Bergeson & Campbell, P.C. serves small, medium, and large pesticide product registrants and other stakeholders in the agricultural and biocidal sectors, in virtually every aspect of pesticide law, policy, science, and regulation.

By Lisa M. Campbell, Timothy D. Backstrom, and Carla N. Hutton

The U.S. Environmental Protection Agency (EPA) announced on July 2, 2020, that it has registered NSPW Nanosilver (a new nanosilver formulation) to suppress odor-causing bacteria and algae, fungus, mold, and mildew that can cause deterioration or staining in textiles.  Textiles that may be treated with NSPW Nanosilver include fabrics, sportswear, footwear, linens, and awnings.  NSPW Nanosilver is the active ingredient in the pesticide product POLYGUARD-NSPW MASTER BATCH (Polyguard).  The NSPW Nanosilver in Polyguard will be embedded within beads or pellets of a polymeric material in a “master batch,” and these beads of pellets will then be incorporated into treated textiles through a closed-loop manufacturing process.  EPA states that once the beads or pellets containing NSPW Nanosilver are introduced into this manufacturing process, no beads or pellets can escape into the environment.  EPA also states that the available data indicate that the leach rate of nanosilver from NSPW Nanosilver-treated textiles is below the limit of detection.

The same type of nanosilver was the active ingredient in another product that EPA previously conditionally registered under FIFRA Section 3(c)(7)(C) in 2015.  The U.S. Court of Appeals for the Ninth Circuit issued a decision vacating that conditional registration because the court concluded that the mandatory public interest finding by EPA was not adequately supported by the administrative record.  According to EPA, the new registration for NSPW Nanosilver involves a modified use pattern that will limit exposures compared to the product that received the previously vacated conditional registration.  Based on additional data that the applicant has submitted to support the use pattern as modified, EPA has prepared an updated risk assessment for NSPW Nanosilver and has determined based on that risk assessment that the product as modified meets the standard for an unconditional registration under FIFRA Section 3(c)(5).  Materials supporting this action will be posted in Docket ID EPA-HQ-OPP-2020-0043.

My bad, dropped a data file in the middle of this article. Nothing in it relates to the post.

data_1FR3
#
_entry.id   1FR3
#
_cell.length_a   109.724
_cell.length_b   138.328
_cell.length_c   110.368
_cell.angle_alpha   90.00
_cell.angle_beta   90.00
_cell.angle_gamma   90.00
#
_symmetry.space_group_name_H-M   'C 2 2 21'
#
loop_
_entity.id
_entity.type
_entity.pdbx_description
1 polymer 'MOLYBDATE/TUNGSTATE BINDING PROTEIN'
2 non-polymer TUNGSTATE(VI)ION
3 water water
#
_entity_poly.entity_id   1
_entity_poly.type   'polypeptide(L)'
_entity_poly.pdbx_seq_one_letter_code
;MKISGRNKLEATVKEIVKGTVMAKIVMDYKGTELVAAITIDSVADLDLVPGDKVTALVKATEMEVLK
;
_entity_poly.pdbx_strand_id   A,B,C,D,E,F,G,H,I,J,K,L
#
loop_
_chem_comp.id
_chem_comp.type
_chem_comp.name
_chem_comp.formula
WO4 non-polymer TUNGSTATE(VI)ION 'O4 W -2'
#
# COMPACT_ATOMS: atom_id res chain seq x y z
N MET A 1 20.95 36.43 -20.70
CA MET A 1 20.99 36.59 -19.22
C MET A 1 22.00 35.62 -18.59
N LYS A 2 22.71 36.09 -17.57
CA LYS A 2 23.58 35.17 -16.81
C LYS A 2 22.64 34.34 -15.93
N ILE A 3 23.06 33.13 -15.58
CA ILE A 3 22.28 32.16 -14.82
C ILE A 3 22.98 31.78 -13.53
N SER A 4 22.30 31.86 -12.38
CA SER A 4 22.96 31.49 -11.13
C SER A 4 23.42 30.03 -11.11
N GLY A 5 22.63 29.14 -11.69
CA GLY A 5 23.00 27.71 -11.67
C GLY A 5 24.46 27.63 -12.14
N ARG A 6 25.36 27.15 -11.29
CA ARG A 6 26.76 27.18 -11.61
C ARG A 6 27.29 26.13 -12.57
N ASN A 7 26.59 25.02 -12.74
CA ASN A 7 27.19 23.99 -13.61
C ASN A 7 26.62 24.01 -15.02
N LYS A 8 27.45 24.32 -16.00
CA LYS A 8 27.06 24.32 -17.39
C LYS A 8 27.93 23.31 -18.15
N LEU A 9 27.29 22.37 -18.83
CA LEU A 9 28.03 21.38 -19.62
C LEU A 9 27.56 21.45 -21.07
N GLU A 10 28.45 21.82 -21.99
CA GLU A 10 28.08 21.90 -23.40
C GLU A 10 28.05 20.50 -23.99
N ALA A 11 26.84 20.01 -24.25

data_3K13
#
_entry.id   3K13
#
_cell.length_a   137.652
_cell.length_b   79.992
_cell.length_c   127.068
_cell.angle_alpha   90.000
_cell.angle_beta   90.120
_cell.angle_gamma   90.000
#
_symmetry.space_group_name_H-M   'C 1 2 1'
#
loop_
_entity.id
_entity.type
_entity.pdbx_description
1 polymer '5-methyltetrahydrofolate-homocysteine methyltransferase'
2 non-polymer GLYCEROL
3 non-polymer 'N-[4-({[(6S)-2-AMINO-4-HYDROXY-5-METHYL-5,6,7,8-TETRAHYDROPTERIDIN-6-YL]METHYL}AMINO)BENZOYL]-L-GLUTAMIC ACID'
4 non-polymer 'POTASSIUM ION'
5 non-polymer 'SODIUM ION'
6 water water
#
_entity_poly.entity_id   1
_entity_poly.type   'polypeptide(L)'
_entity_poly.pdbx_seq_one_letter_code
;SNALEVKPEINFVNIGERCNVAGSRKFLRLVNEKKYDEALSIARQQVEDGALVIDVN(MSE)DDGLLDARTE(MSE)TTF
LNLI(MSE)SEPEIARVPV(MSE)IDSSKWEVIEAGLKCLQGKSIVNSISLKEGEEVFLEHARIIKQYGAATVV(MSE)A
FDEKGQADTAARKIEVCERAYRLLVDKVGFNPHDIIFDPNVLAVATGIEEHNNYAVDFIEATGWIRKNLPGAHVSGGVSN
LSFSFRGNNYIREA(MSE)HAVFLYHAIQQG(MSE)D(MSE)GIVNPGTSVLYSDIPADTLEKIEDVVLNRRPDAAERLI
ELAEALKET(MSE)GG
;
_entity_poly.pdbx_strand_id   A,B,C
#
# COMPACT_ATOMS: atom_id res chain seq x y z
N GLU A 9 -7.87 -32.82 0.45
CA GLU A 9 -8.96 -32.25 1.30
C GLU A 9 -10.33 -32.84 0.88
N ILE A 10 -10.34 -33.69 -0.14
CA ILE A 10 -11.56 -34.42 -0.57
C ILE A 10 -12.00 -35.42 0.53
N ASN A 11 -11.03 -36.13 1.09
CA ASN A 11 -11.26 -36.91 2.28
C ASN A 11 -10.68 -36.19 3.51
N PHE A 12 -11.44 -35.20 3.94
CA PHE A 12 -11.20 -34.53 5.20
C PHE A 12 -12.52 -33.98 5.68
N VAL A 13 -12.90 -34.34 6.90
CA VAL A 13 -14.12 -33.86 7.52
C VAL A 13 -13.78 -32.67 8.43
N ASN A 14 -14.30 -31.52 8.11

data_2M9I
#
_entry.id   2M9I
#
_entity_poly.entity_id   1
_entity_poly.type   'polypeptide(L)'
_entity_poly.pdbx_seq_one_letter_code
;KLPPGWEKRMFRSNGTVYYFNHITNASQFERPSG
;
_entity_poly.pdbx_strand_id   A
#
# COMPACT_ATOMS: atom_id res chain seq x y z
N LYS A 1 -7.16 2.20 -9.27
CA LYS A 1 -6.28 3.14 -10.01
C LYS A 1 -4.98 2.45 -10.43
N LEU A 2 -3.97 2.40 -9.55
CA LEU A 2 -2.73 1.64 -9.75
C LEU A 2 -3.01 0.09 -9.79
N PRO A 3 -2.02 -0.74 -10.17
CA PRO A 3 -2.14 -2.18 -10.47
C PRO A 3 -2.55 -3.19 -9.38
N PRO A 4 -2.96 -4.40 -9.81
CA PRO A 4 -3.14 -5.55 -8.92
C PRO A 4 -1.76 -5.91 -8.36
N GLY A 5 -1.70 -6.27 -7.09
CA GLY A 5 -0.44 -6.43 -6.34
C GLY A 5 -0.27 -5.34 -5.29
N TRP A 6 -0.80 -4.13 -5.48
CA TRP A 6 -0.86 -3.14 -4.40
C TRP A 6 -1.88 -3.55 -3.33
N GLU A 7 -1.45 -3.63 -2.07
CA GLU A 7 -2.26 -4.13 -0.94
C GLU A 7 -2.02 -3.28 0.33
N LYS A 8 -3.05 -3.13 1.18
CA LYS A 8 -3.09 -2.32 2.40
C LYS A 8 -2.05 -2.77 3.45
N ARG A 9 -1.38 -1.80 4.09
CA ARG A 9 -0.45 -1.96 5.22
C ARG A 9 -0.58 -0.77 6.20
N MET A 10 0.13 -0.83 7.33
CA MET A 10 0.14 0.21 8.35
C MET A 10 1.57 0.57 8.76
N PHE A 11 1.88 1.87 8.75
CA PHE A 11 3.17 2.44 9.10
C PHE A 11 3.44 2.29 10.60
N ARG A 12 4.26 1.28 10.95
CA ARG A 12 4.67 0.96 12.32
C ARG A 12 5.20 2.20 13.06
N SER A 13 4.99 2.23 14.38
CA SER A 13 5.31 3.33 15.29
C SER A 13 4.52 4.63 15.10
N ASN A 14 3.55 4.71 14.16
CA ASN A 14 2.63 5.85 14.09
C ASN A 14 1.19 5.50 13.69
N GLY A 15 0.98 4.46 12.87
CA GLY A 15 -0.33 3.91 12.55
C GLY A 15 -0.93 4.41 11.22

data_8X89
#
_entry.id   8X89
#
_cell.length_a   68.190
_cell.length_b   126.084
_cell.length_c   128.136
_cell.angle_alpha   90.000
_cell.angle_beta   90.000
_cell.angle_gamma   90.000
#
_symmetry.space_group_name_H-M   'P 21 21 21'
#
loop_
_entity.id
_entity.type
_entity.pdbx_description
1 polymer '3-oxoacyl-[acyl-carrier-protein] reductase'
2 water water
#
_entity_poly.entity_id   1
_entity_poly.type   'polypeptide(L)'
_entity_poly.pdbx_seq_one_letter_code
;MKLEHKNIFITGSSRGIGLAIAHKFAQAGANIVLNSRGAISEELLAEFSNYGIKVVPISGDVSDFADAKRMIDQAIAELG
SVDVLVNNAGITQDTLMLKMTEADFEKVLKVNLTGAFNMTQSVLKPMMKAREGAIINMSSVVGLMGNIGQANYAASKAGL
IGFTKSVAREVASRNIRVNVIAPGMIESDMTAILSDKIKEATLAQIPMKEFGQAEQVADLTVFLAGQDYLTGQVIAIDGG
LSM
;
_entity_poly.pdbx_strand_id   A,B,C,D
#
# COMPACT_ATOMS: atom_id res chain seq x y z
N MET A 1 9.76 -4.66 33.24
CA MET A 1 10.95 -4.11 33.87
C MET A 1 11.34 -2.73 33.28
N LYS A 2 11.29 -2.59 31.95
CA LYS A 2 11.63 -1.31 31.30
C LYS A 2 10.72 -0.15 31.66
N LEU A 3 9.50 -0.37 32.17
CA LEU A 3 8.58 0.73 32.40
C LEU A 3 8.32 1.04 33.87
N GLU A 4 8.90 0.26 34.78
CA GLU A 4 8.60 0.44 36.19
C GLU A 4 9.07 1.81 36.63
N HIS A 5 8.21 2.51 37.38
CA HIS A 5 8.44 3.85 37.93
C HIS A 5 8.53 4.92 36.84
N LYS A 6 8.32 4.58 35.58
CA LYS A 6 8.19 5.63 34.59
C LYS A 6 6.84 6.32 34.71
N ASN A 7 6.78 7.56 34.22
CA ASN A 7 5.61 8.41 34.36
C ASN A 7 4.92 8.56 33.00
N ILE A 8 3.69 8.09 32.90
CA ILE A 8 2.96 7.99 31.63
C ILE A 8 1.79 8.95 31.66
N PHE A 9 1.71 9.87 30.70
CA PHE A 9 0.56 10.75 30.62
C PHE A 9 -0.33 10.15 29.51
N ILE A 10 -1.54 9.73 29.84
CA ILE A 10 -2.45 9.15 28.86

Commentary

Registering any new metallic silver product that satisfies the EPA criteria for classification as nanosilver for use as an antimicrobial pesticide presents special challenges, because EPA has adopted a policy that it will construe each new nanosilver product as a new pesticidal active ingredient.  The predecessor to NSPW Nanosilver (Nanosilva) was granted a conditional registration, a procedure that EPA uses when there are data gaps that must be filled before EPA is ready to make the determinations that would support issuance of an unconditional registration.  EPA may only issue a conditional registration for a product containing a new pesticidal active ingredient when EPA makes a determination that “use of the pesticide is in the public interest,” and the Ninth Circuit Court determined that EPA did not compile an administrative record adequate to support that finding.

Colloidal metallic silver products that meet the definition of nanosilver were first synthesized in the late 19th century.  Some industry stakeholders question whether the differences between different pesticide products that satisfy the EPA definition of nanosilver are sufficiently great to treat each new product as a new active ingredient, but it is also clear that the size and shape of the particles in these products do vary.  In this instance, EPA has determined that the supporting data for the application allow EPA to issue an unconditional registration.  Accordingly, the legal issue on which the Ninth Circuit based its prior decision to vacate the conditional registration for Nanosilva is not pertinent to the current registration decision.  Given the challenge to the prior registration decision, it will be important to monitor any opposition to the newly issued registration.